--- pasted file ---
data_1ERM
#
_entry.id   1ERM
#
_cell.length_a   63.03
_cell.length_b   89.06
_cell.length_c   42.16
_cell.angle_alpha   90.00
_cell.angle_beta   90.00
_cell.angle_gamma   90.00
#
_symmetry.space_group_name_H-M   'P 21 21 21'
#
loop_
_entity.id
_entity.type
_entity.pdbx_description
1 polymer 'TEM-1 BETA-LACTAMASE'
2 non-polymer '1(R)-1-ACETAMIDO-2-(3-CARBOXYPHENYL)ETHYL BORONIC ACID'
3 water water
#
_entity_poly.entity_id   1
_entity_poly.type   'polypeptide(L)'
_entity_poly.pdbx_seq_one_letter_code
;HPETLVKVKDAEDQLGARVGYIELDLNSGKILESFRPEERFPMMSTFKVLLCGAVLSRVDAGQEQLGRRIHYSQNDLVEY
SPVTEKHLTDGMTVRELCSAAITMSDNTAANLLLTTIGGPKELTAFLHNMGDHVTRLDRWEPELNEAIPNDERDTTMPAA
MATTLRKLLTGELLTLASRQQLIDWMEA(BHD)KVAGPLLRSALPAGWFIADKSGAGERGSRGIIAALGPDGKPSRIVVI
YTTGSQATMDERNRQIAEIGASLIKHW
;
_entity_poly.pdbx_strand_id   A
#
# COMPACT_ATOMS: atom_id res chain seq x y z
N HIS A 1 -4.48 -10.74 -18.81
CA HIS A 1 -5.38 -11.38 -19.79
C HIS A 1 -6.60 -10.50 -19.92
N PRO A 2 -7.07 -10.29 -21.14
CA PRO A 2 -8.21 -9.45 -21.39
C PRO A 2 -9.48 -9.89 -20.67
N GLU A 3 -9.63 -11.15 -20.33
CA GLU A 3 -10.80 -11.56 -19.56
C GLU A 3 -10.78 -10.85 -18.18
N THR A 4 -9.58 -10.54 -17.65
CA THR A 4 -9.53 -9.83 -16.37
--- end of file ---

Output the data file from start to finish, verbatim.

data_1ERM
#
_entry.id   1ERM
#
_cell.length_a   63.03
_cell.length_b   89.06
_cell.length_c   42.16
_cell.angle_alpha   90.00
_cell.angle_beta   90.00
_cell.angle_gamma   90.00
#
_symmetry.space_group_name_H-M   'P 21 21 21'
#
loop_
_entity.id
_entity.type
_entity.pdbx_description
1 polymer 'TEM-1 BETA-LACTAMASE'
2 non-polymer '1(R)-1-ACETAMIDO-2-(3-CARBOXYPHENYL)ETHYL BORONIC ACID'
3 water water
#
_entity_poly.entity_id   1
_entity_poly.type   'polypeptide(L)'
_entity_poly.pdbx_seq_one_letter_code
;HPETLVKVKDAEDQLGARVGYIELDLNSGKILESFRPEERFPMMSTFKVLLCGAVLSRVDAGQEQLGRRIHYSQNDLVEY
SPVTEKHLTDGMTVRELCSAAITMSDNTAANLLLTTIGGPKELTAFLHNMGDHVTRLDRWEPELNEAIPNDERDTTMPAA
MATTLRKLLTGELLTLASRQQLIDWMEA(BHD)KVAGPLLRSALPAGWFIADKSGAGERGSRGIIAALGPDGKPSRIVVI
YTTGSQATMDERNRQIAEIGASLIKHW
;
_entity_poly.pdbx_strand_id   A
#
# COMPACT_ATOMS: atom_id res chain seq x y z
N HIS A 1 -4.48 -10.74 -18.81
CA HIS A 1 -5.38 -11.38 -19.79
C HIS A 1 -6.60 -10.50 -19.92
N PRO A 2 -7.07 -10.29 -21.14
CA PRO A 2 -8.21 -9.45 -21.39
C PRO A 2 -9.48 -9.89 -20.67
N GLU A 3 -9.63 -11.15 -20.33
CA GLU A 3 -10.80 -11.56 -19.56
C GLU A 3 -10.78 -10.85 -18.18
N THR A 4 -9.58 -10.54 -17.65
CA THR A 4 -9.53 -9.83 -16.37